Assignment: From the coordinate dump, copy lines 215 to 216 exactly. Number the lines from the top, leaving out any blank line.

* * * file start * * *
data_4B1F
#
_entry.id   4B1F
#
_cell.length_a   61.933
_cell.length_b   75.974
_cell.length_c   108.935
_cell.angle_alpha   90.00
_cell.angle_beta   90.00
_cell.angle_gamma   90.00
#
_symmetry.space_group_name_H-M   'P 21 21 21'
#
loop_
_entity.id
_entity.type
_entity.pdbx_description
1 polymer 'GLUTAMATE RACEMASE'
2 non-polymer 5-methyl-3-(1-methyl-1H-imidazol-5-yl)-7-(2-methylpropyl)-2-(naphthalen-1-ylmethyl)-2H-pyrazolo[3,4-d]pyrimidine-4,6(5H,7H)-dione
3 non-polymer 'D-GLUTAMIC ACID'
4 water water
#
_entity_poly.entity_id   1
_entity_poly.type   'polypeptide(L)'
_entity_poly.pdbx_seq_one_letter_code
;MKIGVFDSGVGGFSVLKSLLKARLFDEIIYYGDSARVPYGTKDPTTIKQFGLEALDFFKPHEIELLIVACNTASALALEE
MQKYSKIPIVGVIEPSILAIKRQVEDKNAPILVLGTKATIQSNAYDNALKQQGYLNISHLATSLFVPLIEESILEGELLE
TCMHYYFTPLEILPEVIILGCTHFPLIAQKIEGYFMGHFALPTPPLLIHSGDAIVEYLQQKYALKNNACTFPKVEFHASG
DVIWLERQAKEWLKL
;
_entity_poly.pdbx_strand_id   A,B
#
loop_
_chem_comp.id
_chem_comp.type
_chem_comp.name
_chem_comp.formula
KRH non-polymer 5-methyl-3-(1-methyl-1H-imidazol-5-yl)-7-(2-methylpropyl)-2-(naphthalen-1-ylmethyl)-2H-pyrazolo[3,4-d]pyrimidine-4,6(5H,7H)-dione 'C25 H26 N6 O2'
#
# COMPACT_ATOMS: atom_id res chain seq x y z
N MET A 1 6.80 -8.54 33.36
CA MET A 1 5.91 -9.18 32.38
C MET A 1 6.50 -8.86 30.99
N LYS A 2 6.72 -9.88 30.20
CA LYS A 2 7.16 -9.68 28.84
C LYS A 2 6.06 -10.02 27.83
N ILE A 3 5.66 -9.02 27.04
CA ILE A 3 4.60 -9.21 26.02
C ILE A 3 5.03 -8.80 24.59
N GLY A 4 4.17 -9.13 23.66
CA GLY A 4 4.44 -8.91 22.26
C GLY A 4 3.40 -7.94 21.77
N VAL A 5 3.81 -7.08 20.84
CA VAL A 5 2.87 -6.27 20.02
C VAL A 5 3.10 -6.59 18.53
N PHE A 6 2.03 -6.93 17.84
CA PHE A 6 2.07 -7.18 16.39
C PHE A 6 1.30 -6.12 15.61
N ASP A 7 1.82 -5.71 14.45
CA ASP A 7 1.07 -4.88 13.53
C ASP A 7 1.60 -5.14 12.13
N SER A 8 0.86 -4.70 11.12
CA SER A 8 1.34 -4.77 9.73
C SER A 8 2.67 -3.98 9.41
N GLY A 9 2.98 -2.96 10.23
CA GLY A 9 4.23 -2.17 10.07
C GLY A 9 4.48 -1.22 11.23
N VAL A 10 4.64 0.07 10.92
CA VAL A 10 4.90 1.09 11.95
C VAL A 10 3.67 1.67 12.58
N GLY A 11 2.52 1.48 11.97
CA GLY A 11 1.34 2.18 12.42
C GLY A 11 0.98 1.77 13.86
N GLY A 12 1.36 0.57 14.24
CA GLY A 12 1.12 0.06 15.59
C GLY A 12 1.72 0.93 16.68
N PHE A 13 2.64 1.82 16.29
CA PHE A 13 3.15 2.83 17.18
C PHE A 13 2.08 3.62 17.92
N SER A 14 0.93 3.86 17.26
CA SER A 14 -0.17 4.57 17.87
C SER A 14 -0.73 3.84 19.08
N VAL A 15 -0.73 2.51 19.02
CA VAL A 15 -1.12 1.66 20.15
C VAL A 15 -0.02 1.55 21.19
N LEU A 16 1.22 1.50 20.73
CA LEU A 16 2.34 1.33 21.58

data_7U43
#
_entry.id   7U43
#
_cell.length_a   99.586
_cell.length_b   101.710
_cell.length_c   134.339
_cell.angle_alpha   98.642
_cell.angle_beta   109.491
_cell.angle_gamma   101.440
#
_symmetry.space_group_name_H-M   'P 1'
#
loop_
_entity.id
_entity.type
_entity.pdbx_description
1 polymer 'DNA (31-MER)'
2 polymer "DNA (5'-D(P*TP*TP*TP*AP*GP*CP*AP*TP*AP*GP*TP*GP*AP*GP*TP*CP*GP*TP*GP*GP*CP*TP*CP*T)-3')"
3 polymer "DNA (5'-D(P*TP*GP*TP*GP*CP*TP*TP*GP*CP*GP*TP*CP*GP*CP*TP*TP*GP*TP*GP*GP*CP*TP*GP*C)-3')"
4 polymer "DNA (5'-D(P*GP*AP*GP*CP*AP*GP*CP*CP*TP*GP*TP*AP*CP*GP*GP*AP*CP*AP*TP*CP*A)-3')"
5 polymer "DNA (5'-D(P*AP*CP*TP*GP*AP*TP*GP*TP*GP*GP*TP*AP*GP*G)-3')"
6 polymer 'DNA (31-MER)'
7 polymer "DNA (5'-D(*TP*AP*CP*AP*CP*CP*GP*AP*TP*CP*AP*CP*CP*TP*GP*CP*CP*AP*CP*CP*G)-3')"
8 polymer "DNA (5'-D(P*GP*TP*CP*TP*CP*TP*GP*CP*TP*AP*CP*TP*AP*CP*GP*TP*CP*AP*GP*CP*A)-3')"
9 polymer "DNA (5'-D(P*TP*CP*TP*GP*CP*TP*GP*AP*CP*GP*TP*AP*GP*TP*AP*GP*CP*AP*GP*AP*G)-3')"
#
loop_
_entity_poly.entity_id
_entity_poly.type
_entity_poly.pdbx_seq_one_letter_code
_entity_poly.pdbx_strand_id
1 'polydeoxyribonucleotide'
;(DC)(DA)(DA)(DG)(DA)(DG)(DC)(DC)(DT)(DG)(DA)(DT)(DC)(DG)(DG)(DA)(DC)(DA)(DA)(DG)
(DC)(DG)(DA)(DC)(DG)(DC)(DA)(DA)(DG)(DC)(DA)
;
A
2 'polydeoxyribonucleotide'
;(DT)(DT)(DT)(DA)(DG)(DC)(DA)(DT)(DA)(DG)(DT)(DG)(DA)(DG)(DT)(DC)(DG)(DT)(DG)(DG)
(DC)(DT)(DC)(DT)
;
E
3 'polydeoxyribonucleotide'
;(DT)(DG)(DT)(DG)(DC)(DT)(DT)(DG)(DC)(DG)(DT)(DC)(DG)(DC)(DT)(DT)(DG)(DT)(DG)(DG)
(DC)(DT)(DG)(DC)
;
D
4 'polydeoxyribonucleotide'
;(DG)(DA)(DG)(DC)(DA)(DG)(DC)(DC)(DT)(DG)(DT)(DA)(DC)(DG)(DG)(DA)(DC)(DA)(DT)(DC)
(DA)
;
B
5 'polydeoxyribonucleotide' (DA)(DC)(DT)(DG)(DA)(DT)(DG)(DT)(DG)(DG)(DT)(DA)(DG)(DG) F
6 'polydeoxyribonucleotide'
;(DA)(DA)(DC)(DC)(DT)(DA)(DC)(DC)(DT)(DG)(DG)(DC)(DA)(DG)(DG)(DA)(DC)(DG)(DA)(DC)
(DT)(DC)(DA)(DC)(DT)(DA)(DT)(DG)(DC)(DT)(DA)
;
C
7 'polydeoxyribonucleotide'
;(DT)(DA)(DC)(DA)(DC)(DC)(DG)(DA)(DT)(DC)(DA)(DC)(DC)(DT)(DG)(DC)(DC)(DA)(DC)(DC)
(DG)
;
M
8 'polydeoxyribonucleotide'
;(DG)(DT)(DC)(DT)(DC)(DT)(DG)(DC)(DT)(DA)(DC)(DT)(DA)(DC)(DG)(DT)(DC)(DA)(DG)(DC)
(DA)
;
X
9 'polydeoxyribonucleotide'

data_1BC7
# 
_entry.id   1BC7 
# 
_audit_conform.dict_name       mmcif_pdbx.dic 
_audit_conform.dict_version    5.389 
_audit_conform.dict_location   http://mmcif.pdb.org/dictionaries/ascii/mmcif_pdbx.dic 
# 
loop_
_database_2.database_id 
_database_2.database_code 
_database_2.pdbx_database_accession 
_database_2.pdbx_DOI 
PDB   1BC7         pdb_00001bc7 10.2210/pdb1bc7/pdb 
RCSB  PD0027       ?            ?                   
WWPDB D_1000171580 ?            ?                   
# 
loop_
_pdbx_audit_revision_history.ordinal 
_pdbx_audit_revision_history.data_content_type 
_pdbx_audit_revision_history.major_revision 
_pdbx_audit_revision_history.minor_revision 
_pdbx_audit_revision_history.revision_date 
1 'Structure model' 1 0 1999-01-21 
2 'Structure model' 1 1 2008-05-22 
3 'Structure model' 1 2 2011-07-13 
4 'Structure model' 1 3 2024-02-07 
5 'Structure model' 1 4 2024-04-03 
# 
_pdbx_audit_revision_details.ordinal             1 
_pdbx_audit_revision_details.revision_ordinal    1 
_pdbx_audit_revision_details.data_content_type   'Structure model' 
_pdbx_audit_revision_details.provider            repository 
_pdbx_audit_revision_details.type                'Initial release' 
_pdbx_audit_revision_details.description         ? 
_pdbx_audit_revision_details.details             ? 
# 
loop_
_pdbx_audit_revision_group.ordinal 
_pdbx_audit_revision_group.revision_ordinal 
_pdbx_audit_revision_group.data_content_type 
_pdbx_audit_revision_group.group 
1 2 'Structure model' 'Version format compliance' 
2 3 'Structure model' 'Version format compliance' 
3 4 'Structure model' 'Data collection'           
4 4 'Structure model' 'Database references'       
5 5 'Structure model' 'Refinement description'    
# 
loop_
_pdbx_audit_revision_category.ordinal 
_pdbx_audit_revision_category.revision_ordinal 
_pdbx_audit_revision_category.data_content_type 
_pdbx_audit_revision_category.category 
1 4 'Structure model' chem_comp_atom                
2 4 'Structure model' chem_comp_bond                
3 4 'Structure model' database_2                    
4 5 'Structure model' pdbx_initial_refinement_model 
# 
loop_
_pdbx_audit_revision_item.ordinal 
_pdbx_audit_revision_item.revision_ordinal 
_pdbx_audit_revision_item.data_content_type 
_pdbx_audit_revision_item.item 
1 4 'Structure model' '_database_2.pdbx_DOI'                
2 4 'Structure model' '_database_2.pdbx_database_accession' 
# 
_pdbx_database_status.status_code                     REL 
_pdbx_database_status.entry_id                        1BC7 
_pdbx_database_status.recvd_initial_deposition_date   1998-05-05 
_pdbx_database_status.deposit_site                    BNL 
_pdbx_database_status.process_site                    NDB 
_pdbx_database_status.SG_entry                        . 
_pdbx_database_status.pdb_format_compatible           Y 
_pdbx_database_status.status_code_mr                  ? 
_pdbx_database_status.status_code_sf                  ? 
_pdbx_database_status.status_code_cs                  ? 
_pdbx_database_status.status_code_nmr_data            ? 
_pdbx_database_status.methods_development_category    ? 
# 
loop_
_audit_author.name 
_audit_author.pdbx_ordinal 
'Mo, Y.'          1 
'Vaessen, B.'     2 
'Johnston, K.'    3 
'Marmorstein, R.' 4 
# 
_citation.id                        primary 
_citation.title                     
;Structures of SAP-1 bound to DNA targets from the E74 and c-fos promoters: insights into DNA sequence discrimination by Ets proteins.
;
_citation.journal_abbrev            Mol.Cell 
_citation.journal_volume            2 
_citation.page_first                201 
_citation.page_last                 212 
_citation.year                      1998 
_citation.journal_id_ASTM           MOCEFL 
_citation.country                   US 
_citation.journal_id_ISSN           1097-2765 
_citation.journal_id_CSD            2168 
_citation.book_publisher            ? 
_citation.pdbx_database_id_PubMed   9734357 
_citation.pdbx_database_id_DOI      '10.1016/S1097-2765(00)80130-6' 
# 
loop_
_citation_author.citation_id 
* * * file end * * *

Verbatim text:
loop_
_pdbx_audit_revision_item.ordinal 